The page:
With the main focus on treatment of compassion fatigue and vicarious trauma is to do more self-care and find better work/life balances, some people feel blamed – as though they’ve caused this issue themselves and not as a result of their work – “if you feel compassion fatigue, YOU are not doing enough to care for yourself.”
See, the biggest contributions fo developing compassion fatigue is your work location, your workload, the amount of support staff available, working conditions, and whether or not you’ve gotten training in dealing with trauma-related stress.
Self-care, a wonderful ideal, doesn’t look the same for everyone, it must be figured out based upon how we’ve dealt with other types of stresses in our lives. For some, it can involve leisure activities, doing fun things, developing a satisfying physical activity regime, or getting yourself on a consistent eat and sleep cycle. The balance between self-care and vicarious traumatization is incredibly important to give yourself and your body time to process the event.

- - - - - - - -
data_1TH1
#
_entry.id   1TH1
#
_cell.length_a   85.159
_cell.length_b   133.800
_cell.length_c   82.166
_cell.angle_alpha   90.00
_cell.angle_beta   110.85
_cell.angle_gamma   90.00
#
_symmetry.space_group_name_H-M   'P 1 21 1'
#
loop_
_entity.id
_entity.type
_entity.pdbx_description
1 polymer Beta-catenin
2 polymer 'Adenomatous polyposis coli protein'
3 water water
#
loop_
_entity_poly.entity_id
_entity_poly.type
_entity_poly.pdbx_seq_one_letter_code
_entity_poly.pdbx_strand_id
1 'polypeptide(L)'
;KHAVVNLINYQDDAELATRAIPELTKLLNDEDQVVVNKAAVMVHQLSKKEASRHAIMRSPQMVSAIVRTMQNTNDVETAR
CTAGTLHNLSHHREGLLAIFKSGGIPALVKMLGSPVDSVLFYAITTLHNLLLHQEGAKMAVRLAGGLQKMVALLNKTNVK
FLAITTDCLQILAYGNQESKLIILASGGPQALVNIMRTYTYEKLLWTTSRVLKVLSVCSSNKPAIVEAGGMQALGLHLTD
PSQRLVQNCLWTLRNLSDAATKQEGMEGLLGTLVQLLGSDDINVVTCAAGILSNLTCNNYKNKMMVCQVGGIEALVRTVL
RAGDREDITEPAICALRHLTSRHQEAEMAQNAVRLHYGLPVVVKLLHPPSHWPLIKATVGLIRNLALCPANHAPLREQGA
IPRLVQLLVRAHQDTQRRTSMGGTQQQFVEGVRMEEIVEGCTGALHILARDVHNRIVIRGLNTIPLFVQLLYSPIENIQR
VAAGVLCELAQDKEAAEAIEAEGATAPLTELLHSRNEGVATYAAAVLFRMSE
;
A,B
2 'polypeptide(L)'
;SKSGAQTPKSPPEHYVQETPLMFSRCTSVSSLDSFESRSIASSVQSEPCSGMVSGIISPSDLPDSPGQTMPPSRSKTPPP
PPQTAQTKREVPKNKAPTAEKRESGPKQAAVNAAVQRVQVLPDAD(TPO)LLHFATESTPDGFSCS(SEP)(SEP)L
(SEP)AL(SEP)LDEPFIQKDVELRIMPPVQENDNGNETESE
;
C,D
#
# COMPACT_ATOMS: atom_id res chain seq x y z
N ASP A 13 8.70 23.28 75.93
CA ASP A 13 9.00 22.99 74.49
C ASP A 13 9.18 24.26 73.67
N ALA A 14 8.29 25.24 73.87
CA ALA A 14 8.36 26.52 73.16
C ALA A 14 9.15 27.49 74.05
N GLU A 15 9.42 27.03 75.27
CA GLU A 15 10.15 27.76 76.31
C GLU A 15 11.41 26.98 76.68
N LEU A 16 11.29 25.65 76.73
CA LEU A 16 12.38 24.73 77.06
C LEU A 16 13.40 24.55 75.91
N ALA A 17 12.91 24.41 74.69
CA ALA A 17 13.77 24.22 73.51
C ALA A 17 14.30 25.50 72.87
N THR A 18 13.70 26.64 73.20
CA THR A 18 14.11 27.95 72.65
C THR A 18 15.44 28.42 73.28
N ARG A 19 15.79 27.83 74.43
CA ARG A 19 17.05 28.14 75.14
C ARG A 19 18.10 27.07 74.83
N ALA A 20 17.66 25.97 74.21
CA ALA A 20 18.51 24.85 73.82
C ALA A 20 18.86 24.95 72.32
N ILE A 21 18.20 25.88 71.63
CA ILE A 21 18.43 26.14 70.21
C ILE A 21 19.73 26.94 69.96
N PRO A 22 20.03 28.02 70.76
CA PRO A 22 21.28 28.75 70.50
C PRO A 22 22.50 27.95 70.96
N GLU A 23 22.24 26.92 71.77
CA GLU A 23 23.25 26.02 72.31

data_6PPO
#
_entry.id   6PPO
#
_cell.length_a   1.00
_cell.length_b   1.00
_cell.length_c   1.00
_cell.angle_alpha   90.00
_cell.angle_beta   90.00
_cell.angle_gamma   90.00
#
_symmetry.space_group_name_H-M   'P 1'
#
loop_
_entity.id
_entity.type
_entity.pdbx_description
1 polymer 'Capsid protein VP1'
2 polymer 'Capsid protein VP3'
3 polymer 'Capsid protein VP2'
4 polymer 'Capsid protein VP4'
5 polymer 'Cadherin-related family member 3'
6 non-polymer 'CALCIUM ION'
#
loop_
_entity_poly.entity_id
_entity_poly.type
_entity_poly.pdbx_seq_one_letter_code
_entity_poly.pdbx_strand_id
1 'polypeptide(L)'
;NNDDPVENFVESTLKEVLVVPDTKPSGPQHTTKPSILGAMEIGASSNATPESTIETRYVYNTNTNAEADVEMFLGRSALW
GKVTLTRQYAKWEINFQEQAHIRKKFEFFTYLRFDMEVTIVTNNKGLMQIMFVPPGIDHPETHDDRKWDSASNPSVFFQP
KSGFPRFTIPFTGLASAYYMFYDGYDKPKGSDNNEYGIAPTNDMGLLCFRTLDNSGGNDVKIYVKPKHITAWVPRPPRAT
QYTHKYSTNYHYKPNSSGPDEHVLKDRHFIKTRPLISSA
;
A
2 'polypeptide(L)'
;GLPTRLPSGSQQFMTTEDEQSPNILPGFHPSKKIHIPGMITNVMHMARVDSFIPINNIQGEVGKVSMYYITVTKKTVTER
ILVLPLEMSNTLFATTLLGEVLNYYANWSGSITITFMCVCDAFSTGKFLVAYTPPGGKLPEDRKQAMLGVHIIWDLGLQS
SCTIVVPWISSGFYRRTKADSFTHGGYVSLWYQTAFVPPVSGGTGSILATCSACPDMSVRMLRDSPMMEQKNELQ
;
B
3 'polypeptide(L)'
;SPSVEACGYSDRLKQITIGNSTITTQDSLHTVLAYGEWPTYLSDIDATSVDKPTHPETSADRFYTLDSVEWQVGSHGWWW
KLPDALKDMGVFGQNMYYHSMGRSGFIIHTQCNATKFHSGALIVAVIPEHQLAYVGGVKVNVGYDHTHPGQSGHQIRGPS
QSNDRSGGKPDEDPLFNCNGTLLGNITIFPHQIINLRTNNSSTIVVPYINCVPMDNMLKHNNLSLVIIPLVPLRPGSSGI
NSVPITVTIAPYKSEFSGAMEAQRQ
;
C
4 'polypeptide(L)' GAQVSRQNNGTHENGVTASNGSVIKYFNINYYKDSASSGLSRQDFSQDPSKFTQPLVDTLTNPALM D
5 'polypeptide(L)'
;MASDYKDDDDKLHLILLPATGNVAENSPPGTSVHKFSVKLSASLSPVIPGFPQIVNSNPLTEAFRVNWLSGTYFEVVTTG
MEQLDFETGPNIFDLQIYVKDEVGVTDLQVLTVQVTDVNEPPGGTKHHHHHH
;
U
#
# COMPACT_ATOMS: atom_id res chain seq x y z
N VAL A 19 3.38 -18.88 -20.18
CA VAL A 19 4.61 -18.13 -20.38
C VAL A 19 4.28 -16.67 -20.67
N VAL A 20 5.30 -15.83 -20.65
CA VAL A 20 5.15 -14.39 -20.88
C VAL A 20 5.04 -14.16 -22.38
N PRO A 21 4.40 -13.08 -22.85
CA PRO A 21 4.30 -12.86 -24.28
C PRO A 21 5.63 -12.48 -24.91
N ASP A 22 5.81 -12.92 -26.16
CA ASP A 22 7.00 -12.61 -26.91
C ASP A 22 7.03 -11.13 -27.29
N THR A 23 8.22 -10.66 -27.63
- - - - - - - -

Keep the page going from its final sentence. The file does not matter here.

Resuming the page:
When you’re feeling overwhelmed, being social and finding good social groups to join is one of the very best things you can do for yourself.
Write it down – let it out. We’re open 24/7 and a lot of people have been where you are.
When you can’t avoid exposure to traumas and retraumatization, you may feel helpless and hopeless. This is where getting a sense of control in other parts of your life comes in. Helping others, attend local counsel meetings, do something good for others can honestly help to counteract the feelings of helplessness or hopelessness.
Limiting your exposure to traumatic situations is important when you’re trying to reduce vicarious trauma and managing symptoms as they happen can do a lot toward making you feel better about yourself and your life. If you’re in a helping field, reducing your hours, or changing your job to a less-traumatic one can really help reduce vicarious trauma and compassion fatigue.
Additional Resources for Compassion Fatigue and Vicarious Traumatization:
The Offices For Victims of Crimes offers strategies and a toolkit for professionals and lay-people alike to help to learn to understand traumas and begin to heal
National Sexual Assault Resource Center offers a plan to work on your compassion fatigue and vicarious trauma
American Nurses Association did a study on compassion fatigue, PTSD, and vicarious trauma. These are the results – they’re dense but can be applied to any helping professions.